April 5, 2024

New Zealand News

All Change At The Top Of Fletcher Building

In further news on the transition process at Fletcher Building, Nick Traber was due to assume the role of acting CEO of the company, effective from March 29. He will hold that position for an interim period until a permanent CEO is appointed. This follows the sudden announcement in February that Fletcher´s CEO, Ross Taylor, would leave his post after six and a half years in charge. Mr Taylor will remain available to support Mr Traber and the business as required until August 23 this year. Mr Traber had been chief executive of the company’s high-performing concrete division since January 2021. His tenure saw an improvement in the operational performance of the division, along with a strong financial performance. Prior to joining Fletcher Building Mr Traber held CEO roles in Europe and South America within the leading concrete and building materials company, Holcim. The search for a new CEO will include Mr Traber as an internal candidate. The process for a permanent CEO will conclude following


the appointment of the new company Chair. Current Chairman, Bruce Hassall, will step down at the annual shareholders´ meeting in October. As also previously announced, a Board renewal process is underway to identify replacement directors and the appointment of a new Chair. Board member Doug McKay will step down at the end of June, and Rob McDonald has said he will not stand for re-election and will retire from the Board at the October shareholders’ meeting.

The news from Fletcher Building is not all about shuffling deck chairs. An innovative project called BUILDhers, under the auspices of Fletcher Living, has reached completion. To highlight the under representation of women in the construction industry, the aim was for an all-woman crew to build a residential home. In New Zealand, less than 16% of tradespeople are women, with only 3.8% on the tools, according to Stats NZ. The now-completed four-bedroom, two and a half-bathroom home in Auckland was planned, designed, engineered and built by a team of more than 40 women. On International Women´s Day in early March, the Prime Minister, Christopher Luxon, said he hoped the project would encourage more women to pursue and establish successful careers in the construction industry. Aurelie Le Gall is Fletcher Living´s Auckland North branch manager and the woman behind BUILDhers. She said that although the BUILDhers project aimed to be a 100% female build, a severe lack of female inclusion in the industry was the hurdle they couldn’t quite overcome. Finding women with the right level of experience in key trades such as scaffolding meant the project finished up being an approximately 75% female build. “We could have pushed out delivery of the build to keep it all-female, but the point of the project was to be a real build, with real timelines and budgets: otherwise, what point would we actually be making?” said Ms Le Gall. She added that the BUILDhers project had finally established a community of capable and experienced women who will inspire the next generation of females to consider a career in trades. She hoped this will also see many find a pathway to financial independence.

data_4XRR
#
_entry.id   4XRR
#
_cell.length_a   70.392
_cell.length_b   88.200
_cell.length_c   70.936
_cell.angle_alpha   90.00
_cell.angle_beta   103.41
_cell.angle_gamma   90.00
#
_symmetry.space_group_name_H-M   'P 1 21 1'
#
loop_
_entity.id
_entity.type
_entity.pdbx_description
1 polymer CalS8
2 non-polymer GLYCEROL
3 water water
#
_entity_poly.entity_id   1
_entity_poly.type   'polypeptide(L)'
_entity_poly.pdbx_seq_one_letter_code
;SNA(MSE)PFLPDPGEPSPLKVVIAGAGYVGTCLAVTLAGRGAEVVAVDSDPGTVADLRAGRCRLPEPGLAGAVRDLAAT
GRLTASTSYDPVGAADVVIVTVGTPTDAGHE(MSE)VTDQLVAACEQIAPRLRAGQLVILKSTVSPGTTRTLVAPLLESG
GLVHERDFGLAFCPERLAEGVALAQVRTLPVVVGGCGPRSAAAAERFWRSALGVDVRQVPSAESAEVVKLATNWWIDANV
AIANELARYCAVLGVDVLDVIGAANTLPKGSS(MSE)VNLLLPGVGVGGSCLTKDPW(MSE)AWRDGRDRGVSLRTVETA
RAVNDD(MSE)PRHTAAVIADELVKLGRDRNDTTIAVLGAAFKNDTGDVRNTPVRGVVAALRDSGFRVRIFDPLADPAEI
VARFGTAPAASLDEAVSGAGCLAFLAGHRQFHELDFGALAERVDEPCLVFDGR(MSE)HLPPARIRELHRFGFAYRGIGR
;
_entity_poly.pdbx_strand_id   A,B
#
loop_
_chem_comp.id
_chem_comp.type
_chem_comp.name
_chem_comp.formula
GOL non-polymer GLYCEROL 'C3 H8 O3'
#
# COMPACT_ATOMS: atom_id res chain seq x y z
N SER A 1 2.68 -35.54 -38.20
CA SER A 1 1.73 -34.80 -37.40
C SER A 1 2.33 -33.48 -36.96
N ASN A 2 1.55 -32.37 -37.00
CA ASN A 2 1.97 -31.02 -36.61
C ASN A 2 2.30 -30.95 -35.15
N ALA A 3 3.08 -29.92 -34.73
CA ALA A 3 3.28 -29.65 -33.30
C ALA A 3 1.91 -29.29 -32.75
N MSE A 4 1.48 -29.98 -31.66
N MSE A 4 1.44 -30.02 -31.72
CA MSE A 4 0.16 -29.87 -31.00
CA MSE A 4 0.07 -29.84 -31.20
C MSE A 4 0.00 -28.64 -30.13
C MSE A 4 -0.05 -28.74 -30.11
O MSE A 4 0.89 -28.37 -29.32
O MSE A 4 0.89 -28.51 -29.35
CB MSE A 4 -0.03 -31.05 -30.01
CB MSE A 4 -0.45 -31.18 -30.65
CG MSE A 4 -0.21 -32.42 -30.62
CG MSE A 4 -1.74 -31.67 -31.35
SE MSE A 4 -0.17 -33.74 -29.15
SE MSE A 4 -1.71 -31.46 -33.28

New Zealand officially entered its second recession in 18 months when Stats NZ announced the country´s GDP had contracted by 0.1% in last year´s December quarter. This followed its 0.3% shrinkage in the three months ending last September. None of this was a surprise: the economy has now contracted in four of the past five quarters. However, it is all bad news for the steel industry and is reflected clearly in the number of home building consents issued, which fell by 25% during 2023. The latest figures (for February 2024) were released by Stats NZ on April 4 and show a 6.0% decline on the previous February. “Fewer new homes were consented in February 2024 than in each of the previous five February months,” said Michael Heslop, Stats NZ´s construction and property statistics manager. “However, the number of new homes consented was still higher than any February month between 1975 and 2018.” That said, there were 20,775 multi-unit homes consented in the year ended February 2024, down 25% compared with the year ended February 2023. The number of stand-alone houses fell 24% to 15,501 over the same period.

Steel demand is inextricably linked to home construction activity. Thus, the further weakening of the New Zealand economy and the resultant hesitancy by prospective homeowners to convert their desires into reality will most likely dampen steel demand in that sector. Additionally, with no indications evident of a resurgence in global economic activity – with its positive knock-on effect upon the New Zealand economy – the steel industry has little choice but to weather the storm. The next meeting of the Reserve Bank of New Zealand is scheduled for April 10, at which it´s expected to follow the example set by other central banks around the world and maintain its official cash rate (effectively, interest rates) at the current level. So, the struggle continues.

* This month´s New Zealand Steel News was authored in-house by Australian Steel News